By IHP, Mar 25 2017 06:15PM
Sophia Jones is IHP’s Communications Manager. Here she writes about why every woman’s life is important.
Mothers’ Day is upon us. It’s the perfect time to spoil our mums with breakfast in bed, cards, gifts and goodies. To say thank you and make up for perhaps not being as grateful as we should or could have been the rest of the year. As a mum myself I’m grateful that I have three healthy children. But I almost missed out on these precious gifts twice. My first birth 21 years ago was touch and go. I had pre-eclampsia and both my daughter and I almost died. Thankfully, I had an emergency caesarean section and she was delivered safe and sound and my out-of-control blood pressure was stabilised. During labour with my second child 19 years ago, the umbilical cord was wrapped so tightly around her neck that another emergency caesarean was performed and she was fine.
Childbirth in the West has its risks but the risks are nothing compared to if I had given birth to my children in parts of Africa or Asia. Prior to coming to IHP, I lived and worked in East Africa. I travelled throughout this vast region and met and interviewed countless mothers, many of whom had lost a child either in childbirth, conflict, drought or famine. I’ve also interviewed husbands who lost their wives in childbirth and children whose mothers have died giving birth to either them or their younger sibling. I remember talking to a new grandmother in a refugee camp in Chad who couldn’t hide her excitement that her daughter had given birth to a healthy baby girl in a hospital run by the charity I worked for. She told me that the entire family was waiting outside to celebrate the safe delivery of her first granddaughter. She was grateful that both her daughter and granddaughter were healthy. She, and others like her, knew full-well that child birth in her part of the world comes with many risks.
Over 300,000 women die each year in pregnancy or childbirth: the majority of them in Africa and South Asia. From 2005 to 2012, annual mortality rates fell from an estimated 550,000 women to 287,000, but last year this increased to 303,000. There’s something wrong with this picture. The data is steadily creeping up instead of going down. The target of the 2016 to 2030 Sustainable Development Agenda is to reduce the global maternal mortality ratio to less than 70 per 100,000 live births.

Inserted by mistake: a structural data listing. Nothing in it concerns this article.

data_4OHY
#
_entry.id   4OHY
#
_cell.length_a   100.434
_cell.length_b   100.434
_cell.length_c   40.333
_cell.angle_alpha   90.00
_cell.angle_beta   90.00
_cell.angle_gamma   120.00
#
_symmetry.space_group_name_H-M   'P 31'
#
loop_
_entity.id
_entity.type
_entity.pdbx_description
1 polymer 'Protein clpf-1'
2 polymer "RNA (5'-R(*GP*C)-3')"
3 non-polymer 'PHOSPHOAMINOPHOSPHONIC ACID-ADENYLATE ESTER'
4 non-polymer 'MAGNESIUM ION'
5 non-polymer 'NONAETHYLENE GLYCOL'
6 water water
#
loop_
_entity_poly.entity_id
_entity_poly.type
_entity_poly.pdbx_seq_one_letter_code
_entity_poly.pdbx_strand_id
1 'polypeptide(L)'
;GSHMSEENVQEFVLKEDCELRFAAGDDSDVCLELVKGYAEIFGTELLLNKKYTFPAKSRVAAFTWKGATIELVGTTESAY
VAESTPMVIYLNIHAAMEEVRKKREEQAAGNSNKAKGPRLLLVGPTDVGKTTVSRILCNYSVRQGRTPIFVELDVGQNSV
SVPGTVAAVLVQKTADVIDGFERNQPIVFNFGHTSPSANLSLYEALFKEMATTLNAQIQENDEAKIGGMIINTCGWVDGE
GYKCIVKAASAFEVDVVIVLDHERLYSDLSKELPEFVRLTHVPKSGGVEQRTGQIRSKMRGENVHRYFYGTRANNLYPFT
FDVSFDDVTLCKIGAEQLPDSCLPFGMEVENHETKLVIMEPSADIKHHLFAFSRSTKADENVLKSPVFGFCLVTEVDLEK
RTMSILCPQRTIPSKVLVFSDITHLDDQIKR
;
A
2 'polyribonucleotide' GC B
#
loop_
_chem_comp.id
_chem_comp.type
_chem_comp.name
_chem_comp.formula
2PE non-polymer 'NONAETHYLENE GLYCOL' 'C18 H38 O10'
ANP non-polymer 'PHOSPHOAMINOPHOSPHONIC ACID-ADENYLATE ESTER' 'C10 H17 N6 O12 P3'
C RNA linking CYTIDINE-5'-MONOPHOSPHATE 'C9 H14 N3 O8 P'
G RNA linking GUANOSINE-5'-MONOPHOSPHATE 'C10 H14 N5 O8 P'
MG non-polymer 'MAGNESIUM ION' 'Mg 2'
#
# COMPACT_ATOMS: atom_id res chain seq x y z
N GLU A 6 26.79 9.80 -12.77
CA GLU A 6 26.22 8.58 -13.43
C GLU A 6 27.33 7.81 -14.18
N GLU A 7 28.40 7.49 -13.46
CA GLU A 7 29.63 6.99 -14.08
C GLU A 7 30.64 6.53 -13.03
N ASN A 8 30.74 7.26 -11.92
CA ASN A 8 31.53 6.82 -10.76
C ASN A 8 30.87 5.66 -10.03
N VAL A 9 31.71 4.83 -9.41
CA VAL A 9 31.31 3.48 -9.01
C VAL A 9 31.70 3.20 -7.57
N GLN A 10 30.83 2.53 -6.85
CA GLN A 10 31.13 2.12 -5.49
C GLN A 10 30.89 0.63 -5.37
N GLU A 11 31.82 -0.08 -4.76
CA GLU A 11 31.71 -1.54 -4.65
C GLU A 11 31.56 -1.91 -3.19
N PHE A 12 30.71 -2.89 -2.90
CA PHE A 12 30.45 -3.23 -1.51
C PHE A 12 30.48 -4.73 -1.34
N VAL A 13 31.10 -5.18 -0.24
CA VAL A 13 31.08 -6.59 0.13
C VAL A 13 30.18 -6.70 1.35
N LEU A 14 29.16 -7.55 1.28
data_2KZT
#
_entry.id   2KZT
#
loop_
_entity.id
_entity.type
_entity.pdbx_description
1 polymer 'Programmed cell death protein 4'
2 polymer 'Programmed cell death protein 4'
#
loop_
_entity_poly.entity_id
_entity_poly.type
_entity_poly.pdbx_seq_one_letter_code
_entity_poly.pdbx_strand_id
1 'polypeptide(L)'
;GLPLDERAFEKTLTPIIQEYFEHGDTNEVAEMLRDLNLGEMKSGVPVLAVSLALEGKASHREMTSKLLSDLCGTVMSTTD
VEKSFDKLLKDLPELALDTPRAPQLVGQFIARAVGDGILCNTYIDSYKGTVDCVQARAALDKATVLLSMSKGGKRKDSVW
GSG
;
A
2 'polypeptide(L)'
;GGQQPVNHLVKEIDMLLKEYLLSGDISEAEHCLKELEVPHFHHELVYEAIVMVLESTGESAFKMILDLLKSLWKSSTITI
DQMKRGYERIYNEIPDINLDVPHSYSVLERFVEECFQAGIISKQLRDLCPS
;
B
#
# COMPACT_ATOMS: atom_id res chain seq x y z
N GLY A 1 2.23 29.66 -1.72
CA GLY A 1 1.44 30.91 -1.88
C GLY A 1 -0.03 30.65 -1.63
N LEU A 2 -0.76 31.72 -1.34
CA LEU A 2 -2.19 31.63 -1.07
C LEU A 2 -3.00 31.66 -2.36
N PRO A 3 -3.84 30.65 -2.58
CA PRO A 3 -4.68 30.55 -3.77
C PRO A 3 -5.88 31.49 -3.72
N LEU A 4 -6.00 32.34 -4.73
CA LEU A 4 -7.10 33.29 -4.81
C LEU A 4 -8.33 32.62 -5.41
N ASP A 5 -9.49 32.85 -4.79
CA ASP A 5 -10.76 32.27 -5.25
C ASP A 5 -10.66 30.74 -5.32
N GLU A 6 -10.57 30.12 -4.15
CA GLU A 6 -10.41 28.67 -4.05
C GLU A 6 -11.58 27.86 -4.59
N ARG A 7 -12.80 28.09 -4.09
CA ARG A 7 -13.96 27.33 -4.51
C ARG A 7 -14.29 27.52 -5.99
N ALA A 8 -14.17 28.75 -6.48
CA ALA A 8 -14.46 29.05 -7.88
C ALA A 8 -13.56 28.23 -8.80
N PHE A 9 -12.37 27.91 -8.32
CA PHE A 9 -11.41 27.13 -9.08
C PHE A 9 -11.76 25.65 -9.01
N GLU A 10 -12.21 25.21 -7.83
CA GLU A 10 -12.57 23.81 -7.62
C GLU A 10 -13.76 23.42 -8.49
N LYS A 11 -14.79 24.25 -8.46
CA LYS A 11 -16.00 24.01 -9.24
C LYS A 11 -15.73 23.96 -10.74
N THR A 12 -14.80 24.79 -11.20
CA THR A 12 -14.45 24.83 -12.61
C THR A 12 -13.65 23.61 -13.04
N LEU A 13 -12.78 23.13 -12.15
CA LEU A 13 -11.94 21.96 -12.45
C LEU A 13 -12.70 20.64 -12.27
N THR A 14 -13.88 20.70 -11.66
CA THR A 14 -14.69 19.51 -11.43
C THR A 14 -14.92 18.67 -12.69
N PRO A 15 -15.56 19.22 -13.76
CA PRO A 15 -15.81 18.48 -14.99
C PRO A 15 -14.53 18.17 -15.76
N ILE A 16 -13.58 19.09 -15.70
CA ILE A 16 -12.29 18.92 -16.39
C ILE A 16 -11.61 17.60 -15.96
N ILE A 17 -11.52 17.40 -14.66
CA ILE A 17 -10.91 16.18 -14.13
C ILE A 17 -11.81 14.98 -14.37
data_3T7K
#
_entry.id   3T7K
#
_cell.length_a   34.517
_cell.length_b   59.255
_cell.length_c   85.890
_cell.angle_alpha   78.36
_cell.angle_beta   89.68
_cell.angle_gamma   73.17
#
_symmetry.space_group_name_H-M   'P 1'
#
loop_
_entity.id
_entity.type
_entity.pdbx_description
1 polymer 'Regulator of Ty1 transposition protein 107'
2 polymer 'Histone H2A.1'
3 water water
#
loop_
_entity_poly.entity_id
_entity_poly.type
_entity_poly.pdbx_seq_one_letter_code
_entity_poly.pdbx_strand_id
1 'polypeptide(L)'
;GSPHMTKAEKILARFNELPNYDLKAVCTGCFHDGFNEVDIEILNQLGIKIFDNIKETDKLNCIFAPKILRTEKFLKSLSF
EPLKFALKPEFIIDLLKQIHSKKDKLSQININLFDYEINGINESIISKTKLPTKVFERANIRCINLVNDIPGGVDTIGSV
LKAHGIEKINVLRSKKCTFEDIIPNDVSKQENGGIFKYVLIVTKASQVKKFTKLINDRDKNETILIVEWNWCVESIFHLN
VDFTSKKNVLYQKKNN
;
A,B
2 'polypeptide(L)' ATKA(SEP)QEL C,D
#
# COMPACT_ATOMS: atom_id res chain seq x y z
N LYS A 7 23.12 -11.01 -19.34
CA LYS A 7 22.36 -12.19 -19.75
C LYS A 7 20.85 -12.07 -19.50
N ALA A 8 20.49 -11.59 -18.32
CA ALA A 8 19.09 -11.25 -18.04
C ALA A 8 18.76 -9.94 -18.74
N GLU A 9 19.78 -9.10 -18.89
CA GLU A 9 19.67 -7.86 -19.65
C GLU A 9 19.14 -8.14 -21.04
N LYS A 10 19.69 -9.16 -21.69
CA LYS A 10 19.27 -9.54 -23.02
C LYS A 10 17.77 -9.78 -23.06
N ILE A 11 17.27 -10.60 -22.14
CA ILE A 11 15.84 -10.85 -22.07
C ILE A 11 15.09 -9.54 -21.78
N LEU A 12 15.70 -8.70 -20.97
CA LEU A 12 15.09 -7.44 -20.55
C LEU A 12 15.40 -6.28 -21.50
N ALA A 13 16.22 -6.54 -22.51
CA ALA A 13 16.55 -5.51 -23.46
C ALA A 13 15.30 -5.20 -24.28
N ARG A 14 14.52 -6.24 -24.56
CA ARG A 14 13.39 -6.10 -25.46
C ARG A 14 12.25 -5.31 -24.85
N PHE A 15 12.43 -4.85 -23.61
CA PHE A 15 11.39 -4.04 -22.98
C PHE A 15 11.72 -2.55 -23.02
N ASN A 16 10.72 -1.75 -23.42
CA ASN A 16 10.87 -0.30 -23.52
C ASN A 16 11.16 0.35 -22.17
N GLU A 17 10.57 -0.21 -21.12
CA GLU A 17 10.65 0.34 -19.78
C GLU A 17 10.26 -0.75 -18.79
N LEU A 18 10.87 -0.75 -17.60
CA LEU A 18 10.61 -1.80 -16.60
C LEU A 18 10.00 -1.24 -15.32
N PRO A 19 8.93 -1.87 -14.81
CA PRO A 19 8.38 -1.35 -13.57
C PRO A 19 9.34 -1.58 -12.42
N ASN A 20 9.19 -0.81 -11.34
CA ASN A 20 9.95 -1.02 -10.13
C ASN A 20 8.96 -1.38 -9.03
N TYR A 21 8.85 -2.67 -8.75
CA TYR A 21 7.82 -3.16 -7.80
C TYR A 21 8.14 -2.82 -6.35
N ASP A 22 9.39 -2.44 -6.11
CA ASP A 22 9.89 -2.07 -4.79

Eight years previously, at the Reproductive Health in Emergencies conference in Kampala, Uganda, it was stated, “Women are not dying because of diseases we cannot treat. They are dying because society decides that they are not worth treating.” Angela Gorman is CEO of one of our NGO partners, Life for African Mothers (LFAM), based in Cardiff. She is driven by the motto stated in Millennium Development Goal five, “No woman should die giving birth”. The main causes of death during childbirth are: haemorrhage, infection, unsafe abortion, eclampsia, obstructed labour. Haemorrhage is the highest killer accounting for approximately 25% of all deaths.
Life for African Mothers is a Maternal Health charity aiming to make birth safer in Sub Saharan Africa by providing medication to treat post-partum haemorrhage. They provide medication donated by IHP donors to treat complications of child birth and support hospitals and health centres across Africa as well as provide medical skills exchange visits by UK-based midwives to Liberia and Sierra Leone. They have seen huge reductions in maternal mortality rates since they began 11 years ago.
By providing medication and services, free of charge, to treat the complications of child birth, LFAM have been able to support hospitals and health centres across Africa and see huge reductions in maternal mortality. “I’m humbled and privileged to do this but I’m also angry that it has to be us, a small organization to be doing it,” says Angela who believes that women’s health in many countries is not a priority.
Just over 100 years ago Angela’s grandmother died of post-partum haemorrhage in Wales, “My dad was the seventh of ten children. My grandmother died giving birth to the eleventh,” she explains. “One hundred years later, thousands of women are dying of what my granny died of,” she continues.
She would like to see governments and global institutions investing in medicines and women’s health that will see an end to their needless deaths at childbirth. “There is a disconnect between the decision-makers and the people on the ground who are doing the work,” she stresses. She also is keen that mums should know their worth, “Women themselves have to realise how precious they are. They don’t know.”
Angela Gorman has also written a book about her work entitled “Every Woman’s Right”. To purchase your copy click here
hannah and angela alice
Picture: Angela Gorman, CEO of Life For African Mothers with Hannah and her daughter, Angela. Hannah is a survivor of post partum haemorrhage.